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29 October 2018updated 23 Jul 2021 12:56pm

Philip Hammond’s promise of “little extras” for schools sums up his poundshop Budget

A smattering of small change for school supplies and potholes exposes a hollow plan designed only for Tory soundbites.

By Anoosh Chakelian

“The era of austerity is finally coming to an end.”

Just because the Chancellor repeated variations of this assertion seven times during his Budget speech, that doesn’t make it true.

And he didn’t give much to disguise the lie, simply announcing minimal dribbles of cash for the sake of the soundbite.

Take potholes. Our roads are in such a state, the Chancellor knew he had to say something. The frustration it creates for motorists means it’s a key swing voter issue too: indeed, England’s ten most-potholed highway authorities, topped by Surrey, are all Tory-run.

So what did Philip Hammond announce to tackle the problem? An extra £420m. That’s nothing: the restoration of local roads alone is now estimated to cost £9.3bn.

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Schools is clearly another issue the Tories would like to have a handy funding soundbite for. It’s another subject that exercises large swathes of voters of every stripe, and – like poorly maintained roads – starkly highlights the crumbling of the public realm.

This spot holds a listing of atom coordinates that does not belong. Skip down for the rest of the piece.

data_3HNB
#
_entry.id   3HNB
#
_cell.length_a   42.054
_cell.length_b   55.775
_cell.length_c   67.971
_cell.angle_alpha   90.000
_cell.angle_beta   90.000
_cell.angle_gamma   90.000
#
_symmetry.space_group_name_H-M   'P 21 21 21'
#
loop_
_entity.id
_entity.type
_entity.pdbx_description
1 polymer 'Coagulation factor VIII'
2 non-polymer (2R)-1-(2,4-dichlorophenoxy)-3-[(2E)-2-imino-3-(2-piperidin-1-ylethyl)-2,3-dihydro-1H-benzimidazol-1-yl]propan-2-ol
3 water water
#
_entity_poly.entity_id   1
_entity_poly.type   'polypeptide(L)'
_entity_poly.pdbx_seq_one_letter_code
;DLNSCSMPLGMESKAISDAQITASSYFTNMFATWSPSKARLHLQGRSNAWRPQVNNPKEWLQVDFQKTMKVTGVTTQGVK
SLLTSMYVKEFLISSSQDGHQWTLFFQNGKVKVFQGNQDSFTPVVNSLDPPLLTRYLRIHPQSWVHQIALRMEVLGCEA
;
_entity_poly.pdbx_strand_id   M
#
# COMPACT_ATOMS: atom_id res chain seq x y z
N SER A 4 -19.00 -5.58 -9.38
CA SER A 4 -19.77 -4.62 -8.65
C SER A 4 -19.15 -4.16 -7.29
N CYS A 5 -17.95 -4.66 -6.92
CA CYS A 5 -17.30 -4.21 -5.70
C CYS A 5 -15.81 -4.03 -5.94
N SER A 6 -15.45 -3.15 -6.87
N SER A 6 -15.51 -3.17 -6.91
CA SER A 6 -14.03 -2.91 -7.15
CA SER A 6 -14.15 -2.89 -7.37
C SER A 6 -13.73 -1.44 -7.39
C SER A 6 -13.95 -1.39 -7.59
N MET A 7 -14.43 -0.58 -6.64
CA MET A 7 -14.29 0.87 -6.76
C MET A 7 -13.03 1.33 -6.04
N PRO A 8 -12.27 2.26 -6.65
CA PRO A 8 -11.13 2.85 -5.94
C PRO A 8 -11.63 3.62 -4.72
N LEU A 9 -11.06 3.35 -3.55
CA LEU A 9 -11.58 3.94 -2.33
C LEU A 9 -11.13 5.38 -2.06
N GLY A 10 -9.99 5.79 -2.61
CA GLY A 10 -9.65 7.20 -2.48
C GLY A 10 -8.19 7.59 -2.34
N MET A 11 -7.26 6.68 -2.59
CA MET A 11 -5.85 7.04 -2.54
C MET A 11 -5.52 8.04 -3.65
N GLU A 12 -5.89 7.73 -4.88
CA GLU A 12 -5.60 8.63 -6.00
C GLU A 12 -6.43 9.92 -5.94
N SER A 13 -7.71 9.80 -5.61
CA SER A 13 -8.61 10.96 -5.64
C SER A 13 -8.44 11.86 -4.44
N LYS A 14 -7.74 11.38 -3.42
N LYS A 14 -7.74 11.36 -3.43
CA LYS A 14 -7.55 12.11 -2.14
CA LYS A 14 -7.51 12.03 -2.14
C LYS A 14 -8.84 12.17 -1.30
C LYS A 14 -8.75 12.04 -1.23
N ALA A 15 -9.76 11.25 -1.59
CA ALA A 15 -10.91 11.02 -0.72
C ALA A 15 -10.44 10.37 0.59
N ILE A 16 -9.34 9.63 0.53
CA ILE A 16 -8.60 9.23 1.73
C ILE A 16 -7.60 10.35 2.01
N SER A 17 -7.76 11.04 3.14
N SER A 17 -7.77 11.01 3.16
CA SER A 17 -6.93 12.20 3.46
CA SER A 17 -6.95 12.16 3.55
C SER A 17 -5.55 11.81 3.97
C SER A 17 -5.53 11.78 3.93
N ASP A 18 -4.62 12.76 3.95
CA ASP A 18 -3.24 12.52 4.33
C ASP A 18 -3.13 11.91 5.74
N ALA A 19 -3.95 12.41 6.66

So what did Hammond offer? An additional £400m to “help our schools buy the little extras they need”.

The Chancellor argued that, “School budgets often do not stretch to that extra bit of kit that would make such a difference”. But this funding hardly scratches the surface: the current funding shortfall in schools is £2bn per year, according to the worst-funded education authorities (again, most of them Tory). According to the Institute for Fiscal Studies, spending per pupil in England has fallen by 8 per cent since 2010.

And so, schools are crowdfunding and fundraising for basic equipment, parents are paying for school supplies, headteachers are being forced to raid their budgets meant for special needs services and disadvantaged pupils, charities are propping up essential subjects, schools are cutting their opening hours (closing on Friday afternoons, for example) across the country, and some are struggling to afford hot meals.

England’s schools face a severe teaching shortage, and about 60 per cent of teachers will receive pay increases below inflation this September, according to the IFS.

The notion that they need only an “extra bit of kit” to fill this funding void is a perfect summary of Hammond’s penny-pinching Budget.

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